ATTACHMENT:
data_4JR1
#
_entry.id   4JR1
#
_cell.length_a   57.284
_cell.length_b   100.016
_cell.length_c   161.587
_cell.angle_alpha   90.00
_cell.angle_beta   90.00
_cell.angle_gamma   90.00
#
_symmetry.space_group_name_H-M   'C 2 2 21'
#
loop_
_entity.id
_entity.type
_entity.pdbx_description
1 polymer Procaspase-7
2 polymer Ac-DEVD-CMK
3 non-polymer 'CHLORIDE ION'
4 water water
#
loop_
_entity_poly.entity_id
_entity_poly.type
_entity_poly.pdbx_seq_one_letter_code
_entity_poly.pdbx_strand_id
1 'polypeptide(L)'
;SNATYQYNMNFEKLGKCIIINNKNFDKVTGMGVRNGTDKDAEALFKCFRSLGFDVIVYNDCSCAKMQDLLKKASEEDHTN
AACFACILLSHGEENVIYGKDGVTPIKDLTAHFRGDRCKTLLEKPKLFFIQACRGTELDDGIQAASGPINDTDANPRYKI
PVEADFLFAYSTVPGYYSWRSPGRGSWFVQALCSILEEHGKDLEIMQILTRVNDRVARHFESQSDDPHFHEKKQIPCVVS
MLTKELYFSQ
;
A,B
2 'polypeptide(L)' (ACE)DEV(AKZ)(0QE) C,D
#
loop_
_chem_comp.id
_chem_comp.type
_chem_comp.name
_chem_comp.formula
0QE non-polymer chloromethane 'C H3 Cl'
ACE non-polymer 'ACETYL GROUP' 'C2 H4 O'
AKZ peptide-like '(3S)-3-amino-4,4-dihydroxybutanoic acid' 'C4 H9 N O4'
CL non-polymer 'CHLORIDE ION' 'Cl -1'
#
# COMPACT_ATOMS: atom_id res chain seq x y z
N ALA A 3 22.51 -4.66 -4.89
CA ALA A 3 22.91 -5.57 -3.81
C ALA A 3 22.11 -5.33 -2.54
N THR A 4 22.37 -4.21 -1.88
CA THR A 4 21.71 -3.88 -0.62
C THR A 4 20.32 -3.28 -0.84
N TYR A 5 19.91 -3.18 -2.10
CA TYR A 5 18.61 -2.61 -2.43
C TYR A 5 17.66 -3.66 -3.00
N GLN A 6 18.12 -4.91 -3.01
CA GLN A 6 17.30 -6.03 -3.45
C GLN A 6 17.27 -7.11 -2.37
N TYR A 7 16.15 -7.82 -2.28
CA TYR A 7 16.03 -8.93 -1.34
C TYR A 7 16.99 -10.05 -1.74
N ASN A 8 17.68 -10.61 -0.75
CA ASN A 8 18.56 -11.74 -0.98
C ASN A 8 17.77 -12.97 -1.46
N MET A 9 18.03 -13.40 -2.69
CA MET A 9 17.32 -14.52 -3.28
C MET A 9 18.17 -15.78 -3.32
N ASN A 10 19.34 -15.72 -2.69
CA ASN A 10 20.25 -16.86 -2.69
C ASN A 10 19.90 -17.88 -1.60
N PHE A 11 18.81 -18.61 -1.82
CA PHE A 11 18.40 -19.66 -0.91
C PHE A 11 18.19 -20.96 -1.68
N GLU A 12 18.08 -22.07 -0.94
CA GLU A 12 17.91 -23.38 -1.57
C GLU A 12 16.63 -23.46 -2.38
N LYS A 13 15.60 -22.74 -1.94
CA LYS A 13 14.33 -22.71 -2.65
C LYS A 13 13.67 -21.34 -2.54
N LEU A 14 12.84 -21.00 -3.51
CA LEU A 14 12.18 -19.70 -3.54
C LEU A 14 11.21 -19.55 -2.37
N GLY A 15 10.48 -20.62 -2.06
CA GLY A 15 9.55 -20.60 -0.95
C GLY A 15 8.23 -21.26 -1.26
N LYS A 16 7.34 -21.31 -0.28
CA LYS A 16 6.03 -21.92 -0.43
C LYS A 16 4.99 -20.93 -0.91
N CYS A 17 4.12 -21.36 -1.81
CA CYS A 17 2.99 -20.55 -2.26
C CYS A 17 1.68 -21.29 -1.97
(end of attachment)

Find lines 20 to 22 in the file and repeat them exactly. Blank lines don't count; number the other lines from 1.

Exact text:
3 non-polymer 'CHLORIDE ION'
4 water water
#